Music The Arts

Kendrick Lamar, Hip Hop, and the Truly Praiseworthy

Tony Stone

Kendrick Lamar has single handedly challenged every rapper to get better! At least that’s what I’m supposed to believe after his featured verse on Big Sean’s song, “Control”.

For those who don’t know, Kendrick is a young, up and coming rapper from Los Angeles known for his ability to weave words together in complex ways. He’s a talented artist for sure, and anyone who is into hip hop can tell you that he has notable skill (i.e. he’s dope). But what’s all the fuss about his latest verse?


Kendrick’s verse was debatably average to great, depending on who you ask. The content of his verse was the typical bragging, self exalting stuff that we hear in most musical genres (not just rap), and certain lines in his lyrics have set off a barrage of responses from Lakers coach Phil Jackson to rapper Lupe Fiasco.

The rap world is losing its mind, as everyone is weighing the effects of his verse. I can’t help but feel like this is my old high school where we’re sitting on the bus after school making jokes about someone’s clothes to a roar of “ooohs”, coupled with smirks and grins as everyone awaits a response. So pardon me if I can’t help but feel like there has been a juvenile response to Kendrick Lamar’s verse, sadly even amongst Christians.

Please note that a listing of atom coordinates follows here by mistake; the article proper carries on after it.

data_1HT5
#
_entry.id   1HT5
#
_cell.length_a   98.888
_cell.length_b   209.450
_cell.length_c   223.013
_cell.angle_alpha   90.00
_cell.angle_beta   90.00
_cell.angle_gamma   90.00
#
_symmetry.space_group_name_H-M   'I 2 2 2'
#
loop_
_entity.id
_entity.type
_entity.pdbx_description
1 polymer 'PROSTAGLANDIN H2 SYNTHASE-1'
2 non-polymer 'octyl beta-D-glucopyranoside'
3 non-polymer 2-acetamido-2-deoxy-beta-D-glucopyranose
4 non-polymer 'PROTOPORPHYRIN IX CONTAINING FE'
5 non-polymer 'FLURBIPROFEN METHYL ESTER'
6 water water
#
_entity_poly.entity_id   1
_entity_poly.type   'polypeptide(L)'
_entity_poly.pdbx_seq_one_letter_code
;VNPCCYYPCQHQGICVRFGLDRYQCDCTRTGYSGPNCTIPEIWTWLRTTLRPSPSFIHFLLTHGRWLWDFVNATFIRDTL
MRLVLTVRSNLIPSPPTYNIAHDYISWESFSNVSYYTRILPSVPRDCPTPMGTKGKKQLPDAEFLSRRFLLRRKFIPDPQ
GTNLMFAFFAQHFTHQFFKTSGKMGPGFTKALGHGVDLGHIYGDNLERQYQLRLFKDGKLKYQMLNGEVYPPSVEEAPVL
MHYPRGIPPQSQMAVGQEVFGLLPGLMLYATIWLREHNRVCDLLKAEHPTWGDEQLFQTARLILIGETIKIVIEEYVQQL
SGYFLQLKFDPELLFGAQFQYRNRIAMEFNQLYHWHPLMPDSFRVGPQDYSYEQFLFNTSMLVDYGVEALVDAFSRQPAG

[Tweet “The rap world is losing its mind, as everyone is weighing the effects of his verse.”]

Here’s a sampling of just one of a few lines that has sparked discussion:

I’m important like the pope/I’m a muslim on pork/I’m Makaveli’s offspring, I’m the king of New York
King of the Coast, one hand, I juggle them both

Kendrick strikes a chord by saying that he’s the King of New York, which is something even New Yorkers are split about (think Nas and Jay Z). To be from Los Angeles and say that is to insinuate that there isn’t enough talent in New York to even give the title to someone from New York. In hip hop categories those are fighting words.

Now, I hardly think this will launch another east coast/west coast rivalry (think Biggie and Tupac in the 90’s), but that’s not what I take issue with. My issue is how Christians have put off discernment and got caught up in the melee.

[Tweet “My issue is how Christians have put off discernment and got caught up in the melee.”]

Culture Building through Boasting 

Kendrick was simply being boastful. I know, we all want to herald “good art” and acknowledge God’s common grace in skillfulness present all throughout the world, but “good art” is never a cause to be muted on our grief over sinful boasting. Do we mourn over our own sinful boasting? And should we not mourn over sinful boasting in all the world?

Christians are joining the chorus of the world and saying, “Wow, rappers are being challenged to get better in their craft because of Kendrick’s verse!” as if the advance of culture is spearheaded by bragging and boasting. Babel is a tower built on human boastfulness. New Jerusalem is a city built on the suffering of Jesus Christ. Boasting about the greatness of your skills does not represent progress in culture. This world is inevitably moving towards God’s glory, and His kingdom will come and will be done.